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World Responsible Tourism Day Case Study:
Encouraging pro-environmental concern using ‘entertaining' and ‘educational' ecotourism interpretation.
Christopher Warren, Jane Gripper and Lara Claringbould
This paper was delivered to tourism academics and professionals during the World Responsible Tourism Day seminars in London November 2014. My presentation commences at 41:30 minutes.
Examples of Aboriginal and early White Settler intangible cultural heritage are used to demonstrate tourism’s contribution in helping community resilience through conservation of stories, festivals and folklore. Details provide evidence of heritage's economic contribution to communities and the important role Legacy Tourists play in conservation and local economic development.
How rural communities benefit from sharing stories: Tourism, Intangible Heritage conservation and Community Resilience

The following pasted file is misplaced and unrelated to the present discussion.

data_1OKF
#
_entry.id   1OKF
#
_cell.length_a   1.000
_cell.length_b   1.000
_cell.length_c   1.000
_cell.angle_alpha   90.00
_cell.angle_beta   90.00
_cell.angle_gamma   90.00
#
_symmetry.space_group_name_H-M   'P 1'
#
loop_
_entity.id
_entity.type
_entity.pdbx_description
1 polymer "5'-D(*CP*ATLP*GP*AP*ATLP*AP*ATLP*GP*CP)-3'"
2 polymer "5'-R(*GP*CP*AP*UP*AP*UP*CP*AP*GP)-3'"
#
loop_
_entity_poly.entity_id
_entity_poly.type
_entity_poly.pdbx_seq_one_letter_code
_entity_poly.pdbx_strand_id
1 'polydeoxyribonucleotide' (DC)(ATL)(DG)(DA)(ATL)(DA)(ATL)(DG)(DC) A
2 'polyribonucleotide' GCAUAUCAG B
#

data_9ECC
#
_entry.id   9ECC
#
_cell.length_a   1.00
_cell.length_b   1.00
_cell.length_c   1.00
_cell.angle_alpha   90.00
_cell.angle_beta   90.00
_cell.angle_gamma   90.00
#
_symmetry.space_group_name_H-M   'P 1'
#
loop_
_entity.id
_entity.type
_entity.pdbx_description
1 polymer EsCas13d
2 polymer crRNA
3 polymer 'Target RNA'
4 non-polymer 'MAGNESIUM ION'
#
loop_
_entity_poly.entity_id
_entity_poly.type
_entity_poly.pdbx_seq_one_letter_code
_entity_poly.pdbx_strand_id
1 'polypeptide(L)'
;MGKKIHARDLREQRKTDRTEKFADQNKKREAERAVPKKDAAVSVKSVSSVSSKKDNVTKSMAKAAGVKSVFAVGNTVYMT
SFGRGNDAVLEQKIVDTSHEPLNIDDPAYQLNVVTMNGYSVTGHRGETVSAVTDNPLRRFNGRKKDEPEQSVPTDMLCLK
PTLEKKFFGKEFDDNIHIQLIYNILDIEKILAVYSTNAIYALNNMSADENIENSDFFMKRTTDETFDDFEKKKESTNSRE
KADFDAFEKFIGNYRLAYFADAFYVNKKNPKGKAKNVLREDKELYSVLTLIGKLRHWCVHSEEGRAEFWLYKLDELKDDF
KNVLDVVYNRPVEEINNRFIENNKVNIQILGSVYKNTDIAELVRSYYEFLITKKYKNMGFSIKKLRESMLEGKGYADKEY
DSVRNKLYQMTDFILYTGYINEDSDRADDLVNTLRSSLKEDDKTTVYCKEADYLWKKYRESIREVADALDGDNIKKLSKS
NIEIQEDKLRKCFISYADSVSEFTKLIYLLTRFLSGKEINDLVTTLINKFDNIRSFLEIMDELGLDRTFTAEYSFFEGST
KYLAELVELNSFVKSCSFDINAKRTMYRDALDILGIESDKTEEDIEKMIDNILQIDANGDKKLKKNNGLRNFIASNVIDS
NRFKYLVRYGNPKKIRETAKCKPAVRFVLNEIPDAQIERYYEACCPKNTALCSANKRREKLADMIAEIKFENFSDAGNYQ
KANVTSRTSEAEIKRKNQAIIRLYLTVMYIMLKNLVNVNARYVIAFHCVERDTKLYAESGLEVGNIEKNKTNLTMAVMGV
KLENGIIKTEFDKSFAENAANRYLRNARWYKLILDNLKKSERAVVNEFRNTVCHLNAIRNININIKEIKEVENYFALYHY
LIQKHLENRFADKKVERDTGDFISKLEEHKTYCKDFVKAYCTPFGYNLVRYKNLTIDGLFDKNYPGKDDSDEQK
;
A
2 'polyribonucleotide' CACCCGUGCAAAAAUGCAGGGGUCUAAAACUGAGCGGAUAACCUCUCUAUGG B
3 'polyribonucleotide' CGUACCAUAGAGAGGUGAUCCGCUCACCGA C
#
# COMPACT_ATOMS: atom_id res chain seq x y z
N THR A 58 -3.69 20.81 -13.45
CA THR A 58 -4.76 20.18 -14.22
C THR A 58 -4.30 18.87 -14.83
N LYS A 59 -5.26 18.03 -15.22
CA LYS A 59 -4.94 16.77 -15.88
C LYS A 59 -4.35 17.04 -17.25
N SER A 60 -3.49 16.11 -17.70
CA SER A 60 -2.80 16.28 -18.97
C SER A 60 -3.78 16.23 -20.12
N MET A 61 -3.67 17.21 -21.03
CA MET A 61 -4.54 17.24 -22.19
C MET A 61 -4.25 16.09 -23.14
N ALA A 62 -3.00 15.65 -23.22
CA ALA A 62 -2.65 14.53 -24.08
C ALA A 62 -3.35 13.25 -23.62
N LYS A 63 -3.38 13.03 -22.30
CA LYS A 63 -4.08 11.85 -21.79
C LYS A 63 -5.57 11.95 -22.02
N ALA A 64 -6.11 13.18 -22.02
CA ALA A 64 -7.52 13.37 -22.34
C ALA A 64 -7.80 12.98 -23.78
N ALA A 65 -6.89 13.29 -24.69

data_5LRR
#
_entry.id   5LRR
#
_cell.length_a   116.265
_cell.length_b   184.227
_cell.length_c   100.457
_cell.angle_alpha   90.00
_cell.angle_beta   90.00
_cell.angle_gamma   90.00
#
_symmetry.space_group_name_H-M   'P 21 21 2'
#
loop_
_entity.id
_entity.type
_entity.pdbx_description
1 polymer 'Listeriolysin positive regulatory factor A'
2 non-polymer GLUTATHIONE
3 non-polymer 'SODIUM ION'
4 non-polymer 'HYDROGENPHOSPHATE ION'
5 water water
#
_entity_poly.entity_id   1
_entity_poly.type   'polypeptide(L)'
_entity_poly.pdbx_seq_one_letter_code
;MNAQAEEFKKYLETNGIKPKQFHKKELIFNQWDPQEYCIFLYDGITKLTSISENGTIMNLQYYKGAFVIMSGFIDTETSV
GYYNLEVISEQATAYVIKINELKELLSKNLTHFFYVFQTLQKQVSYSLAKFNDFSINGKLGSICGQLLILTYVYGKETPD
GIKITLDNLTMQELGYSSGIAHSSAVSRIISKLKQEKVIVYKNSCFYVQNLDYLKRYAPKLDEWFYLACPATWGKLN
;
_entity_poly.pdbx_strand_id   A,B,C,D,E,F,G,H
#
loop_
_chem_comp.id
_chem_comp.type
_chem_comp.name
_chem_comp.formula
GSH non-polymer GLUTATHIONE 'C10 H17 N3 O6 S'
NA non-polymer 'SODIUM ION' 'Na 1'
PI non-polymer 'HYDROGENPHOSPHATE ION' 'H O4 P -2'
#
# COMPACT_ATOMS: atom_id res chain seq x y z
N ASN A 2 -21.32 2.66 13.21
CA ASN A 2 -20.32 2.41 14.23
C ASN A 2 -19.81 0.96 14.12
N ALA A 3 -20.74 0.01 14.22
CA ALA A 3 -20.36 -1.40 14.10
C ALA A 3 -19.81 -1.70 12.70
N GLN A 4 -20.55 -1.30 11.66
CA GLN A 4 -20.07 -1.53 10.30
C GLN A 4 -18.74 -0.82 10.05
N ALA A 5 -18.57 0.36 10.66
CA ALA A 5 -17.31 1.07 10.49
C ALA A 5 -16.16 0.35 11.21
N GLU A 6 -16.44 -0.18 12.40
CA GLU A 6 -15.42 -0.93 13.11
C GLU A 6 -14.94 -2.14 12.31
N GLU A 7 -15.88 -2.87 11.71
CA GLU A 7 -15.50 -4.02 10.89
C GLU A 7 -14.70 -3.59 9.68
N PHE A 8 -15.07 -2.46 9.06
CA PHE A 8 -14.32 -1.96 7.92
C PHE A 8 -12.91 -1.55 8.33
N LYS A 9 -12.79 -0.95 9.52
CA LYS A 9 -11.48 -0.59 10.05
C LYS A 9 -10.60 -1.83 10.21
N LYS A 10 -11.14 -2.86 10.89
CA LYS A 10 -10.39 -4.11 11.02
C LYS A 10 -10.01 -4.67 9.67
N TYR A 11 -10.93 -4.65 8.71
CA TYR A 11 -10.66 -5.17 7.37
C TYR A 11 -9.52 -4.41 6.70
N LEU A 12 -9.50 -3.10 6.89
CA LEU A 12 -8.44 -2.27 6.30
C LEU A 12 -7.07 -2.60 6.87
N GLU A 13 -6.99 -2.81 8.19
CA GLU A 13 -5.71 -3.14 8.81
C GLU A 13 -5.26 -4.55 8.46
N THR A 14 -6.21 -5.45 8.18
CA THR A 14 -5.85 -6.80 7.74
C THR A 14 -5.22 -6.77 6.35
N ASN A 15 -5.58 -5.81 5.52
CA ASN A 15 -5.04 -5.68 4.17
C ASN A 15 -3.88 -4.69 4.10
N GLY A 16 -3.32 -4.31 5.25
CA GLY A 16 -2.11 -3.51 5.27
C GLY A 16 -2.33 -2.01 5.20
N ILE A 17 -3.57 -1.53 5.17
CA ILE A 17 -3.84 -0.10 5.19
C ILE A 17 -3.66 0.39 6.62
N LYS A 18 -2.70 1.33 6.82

Paper presented at the World Travel Market/World Responsible Tourism Day 2013: London
What is tourism and heritage's economic contribution to conservation and communities? Currently Australia tourism research statistics indicate very broad figures, for example overnight expenditure at AUD$188 per night for Culture and Heritage Visitors compared to $159 per night by other tourists. Day Cultural and Heritage visitors spend $133 per excursion compared to $100 by other day visitors (Tourism Research Australia 2009)
The new Green Kangaroo Starter Kit was launched today by the Kangaroo Valley Tourist Association, and is a good example of an evolutionary step forward in community led sustainability initiatives. This particular programme has run for over four years and the new Starter Kit seeks to engage tourism providers who want to become more eco-friendly and use their actions to attract more customers by:
Our focus in Australia appears to concentrate predominantly on the economy and potential changes in government. Meanwhile we have just experienced the ‘Angry Summer’ a prelude to what may lay in store for our future and demonstrated that tourism needs to do much more to prevent and be prepared for bush fires. However, tourism providers and communities appear to be either in denial, have other priorities or simply cannot afford to take steps to protect themselves and their visitors.